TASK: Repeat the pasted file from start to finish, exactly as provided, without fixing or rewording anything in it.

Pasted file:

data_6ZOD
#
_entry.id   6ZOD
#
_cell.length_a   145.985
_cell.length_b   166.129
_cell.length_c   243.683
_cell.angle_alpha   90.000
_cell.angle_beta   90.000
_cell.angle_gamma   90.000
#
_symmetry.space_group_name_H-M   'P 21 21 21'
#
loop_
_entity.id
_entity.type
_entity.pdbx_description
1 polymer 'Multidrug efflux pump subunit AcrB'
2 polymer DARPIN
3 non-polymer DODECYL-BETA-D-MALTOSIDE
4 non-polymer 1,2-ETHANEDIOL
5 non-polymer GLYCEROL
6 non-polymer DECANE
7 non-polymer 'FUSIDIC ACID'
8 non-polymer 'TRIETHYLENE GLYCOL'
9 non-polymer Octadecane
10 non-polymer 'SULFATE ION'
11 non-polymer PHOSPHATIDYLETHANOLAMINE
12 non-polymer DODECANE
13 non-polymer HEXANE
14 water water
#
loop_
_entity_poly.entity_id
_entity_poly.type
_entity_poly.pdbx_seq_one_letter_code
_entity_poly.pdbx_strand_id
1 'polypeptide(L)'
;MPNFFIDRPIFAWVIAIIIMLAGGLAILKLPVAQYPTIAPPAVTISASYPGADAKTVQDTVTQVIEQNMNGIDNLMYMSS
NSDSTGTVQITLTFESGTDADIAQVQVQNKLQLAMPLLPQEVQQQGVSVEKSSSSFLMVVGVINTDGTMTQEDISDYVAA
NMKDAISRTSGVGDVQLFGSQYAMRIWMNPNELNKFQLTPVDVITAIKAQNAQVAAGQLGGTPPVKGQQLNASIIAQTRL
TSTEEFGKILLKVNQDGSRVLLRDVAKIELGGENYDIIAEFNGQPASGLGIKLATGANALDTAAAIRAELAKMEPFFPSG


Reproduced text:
data_6ZOD
#
_entry.id   6ZOD
#
_cell.length_a   145.985
_cell.length_b   166.129
_cell.length_c   243.683
_cell.angle_alpha   90.000
_cell.angle_beta   90.000
_cell.angle_gamma   90.000
#
_symmetry.space_group_name_H-M   'P 21 21 21'
#
loop_
_entity.id
_entity.type
_entity.pdbx_description
1 polymer 'Multidrug efflux pump subunit AcrB'
2 polymer DARPIN
3 non-polymer DODECYL-BETA-D-MALTOSIDE
4 non-polymer 1,2-ETHANEDIOL
5 non-polymer GLYCEROL
6 non-polymer DECANE
7 non-polymer 'FUSIDIC ACID'
8 non-polymer 'TRIETHYLENE GLYCOL'
9 non-polymer Octadecane
10 non-polymer 'SULFATE ION'
11 non-polymer PHOSPHATIDYLETHANOLAMINE
12 non-polymer DODECANE
13 non-polymer HEXANE
14 water water
#
loop_
_entity_poly.entity_id
_entity_poly.type
_entity_poly.pdbx_seq_one_letter_code
_entity_poly.pdbx_strand_id
1 'polypeptide(L)'
;MPNFFIDRPIFAWVIAIIIMLAGGLAILKLPVAQYPTIAPPAVTISASYPGADAKTVQDTVTQVIEQNMNGIDNLMYMSS
NSDSTGTVQITLTFESGTDADIAQVQVQNKLQLAMPLLPQEVQQQGVSVEKSSSSFLMVVGVINTDGTMTQEDISDYVAA
NMKDAISRTSGVGDVQLFGSQYAMRIWMNPNELNKFQLTPVDVITAIKAQNAQVAAGQLGGTPPVKGQQLNASIIAQTRL
TSTEEFGKILLKVNQDGSRVLLRDVAKIELGGENYDIIAEFNGQPASGLGIKLATGANALDTAAAIRAELAKMEPFFPSG